IO Files: US/S/C.3/33

Memorandum of Conversation, by the Deputy United States Representative on the Commission for Conventional Armaments (Nash)


Subject: Commission for Conventional Armaments

Participants: Sir Terence Shone,2 Mr. Dennis Laskey, Mr. David Cole, United Kingdom Delegation
Mr. Harry M. Shooshan, Jr., UNP
Mr. Frank Nash, Mr. Charles Russell, USUN

A meeting was held at the United Kingdom Delegation this morning to discuss the substance of a cable received from the U.K. Foreign Office concerning the desirability of an early resumption of discussions in C.C.A. (See US/S/C.3/32.3) In effect, the Foreign Office took the [Page 62] position that it was inadvisable at this time to press ahead with the consideration of any major political issues without the participation of the Soviet, assimilating the situation in C.C.A. to that existing in the Atomic Energy Commission.

Mr. Nash commented on this position by pointing out the following: (1) In its resolution of December 5, 1949, the Fourth General Assembly called upon the C.C.A. to proceed with the consideration of its Plan of Work in order to achieve such progress “as might be possible”; (2) On January 17, 1950, after the Soviet walk-out, the Security Council transmitted the G.A. resolution to C.C.A., presumably in the expectation that the C.C.A. would proceed with appropriate action in response to it and would take such action despite anticipated Soviet non-participation; (3) In view of the foregoing, it was the opinion of the U.S. Delegation that discussions in C.C.A. should already have been reopened some time ago, and should not be delayed any longer in order to maintain the policy of “business as usual”; (4) The situation in C.C.A. was quite different from that in A.E.C. in that an actual plan had been developed in the latter field to which the U.S.S.R. was strongly opposed whereas no such plan had yet been evolved in C.C.A.; (5) The discussion in C.C.A. of the “adequate safeguards” problem covered by Item III of the Commission’s Plan of Work would involve only a “study” or “planning” exercise in which the Soviet representatives have expressed their lack of interest, professing to be interested only in getting ahead with the consideration of actual plans of disarmament (Item IV of the Plan of Work). Consideration of this item, therefore, in a wholly planning stage would hardly be regarded as any inflammatory action, and might actually go forward more smoothly than would be the case were the Soviet to be present.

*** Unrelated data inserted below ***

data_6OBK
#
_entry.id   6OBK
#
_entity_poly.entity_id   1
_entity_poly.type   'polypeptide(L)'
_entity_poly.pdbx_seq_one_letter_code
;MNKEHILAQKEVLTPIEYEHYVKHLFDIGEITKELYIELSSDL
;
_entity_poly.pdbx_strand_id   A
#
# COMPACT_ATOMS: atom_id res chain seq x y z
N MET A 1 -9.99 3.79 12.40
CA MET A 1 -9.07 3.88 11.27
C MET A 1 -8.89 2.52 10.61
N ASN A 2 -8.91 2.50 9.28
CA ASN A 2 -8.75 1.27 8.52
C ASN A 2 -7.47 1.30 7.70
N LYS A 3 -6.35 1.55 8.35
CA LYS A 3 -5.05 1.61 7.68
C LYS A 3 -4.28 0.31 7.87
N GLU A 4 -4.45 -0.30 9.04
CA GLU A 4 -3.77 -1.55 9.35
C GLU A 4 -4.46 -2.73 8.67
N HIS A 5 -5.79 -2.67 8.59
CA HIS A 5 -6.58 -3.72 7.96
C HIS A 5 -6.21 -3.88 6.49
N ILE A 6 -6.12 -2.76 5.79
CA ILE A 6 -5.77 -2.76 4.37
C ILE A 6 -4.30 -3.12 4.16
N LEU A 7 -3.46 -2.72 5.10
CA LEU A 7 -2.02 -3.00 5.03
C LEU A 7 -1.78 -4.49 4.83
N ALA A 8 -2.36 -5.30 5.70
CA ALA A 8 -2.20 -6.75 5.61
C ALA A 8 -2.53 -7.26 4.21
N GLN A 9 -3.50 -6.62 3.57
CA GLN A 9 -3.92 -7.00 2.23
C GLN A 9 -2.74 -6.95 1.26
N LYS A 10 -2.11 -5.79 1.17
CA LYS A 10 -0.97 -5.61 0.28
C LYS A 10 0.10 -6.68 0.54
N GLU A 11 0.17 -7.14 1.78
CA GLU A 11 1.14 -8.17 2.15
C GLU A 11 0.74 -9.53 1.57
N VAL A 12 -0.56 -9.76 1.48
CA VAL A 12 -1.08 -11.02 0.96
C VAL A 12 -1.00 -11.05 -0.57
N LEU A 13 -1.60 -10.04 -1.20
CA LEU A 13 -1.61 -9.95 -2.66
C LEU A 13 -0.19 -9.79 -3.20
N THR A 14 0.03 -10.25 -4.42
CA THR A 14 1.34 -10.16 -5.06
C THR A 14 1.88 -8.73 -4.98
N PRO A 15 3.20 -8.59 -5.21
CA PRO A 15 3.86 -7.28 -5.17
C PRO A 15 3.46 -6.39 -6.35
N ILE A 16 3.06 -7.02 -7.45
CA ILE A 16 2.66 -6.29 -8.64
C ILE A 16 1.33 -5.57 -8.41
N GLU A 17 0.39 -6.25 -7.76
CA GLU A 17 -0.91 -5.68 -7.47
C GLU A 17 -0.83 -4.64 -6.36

Mr. Laskey responded by agreeing that it would certainly be necessary for the C.C.A. to meet before the next G.A. but he would have hoped that such a meeting might be held off until sometime later—as in June—on the possibility that the question of Chinese representation might be resolved in the meantime. He said he thought it doubtful that the principle of “business as usual” had proper application in a field like C.C.A., differentiating it from the economic and social fields where there has never been any large measure of Soviet participation.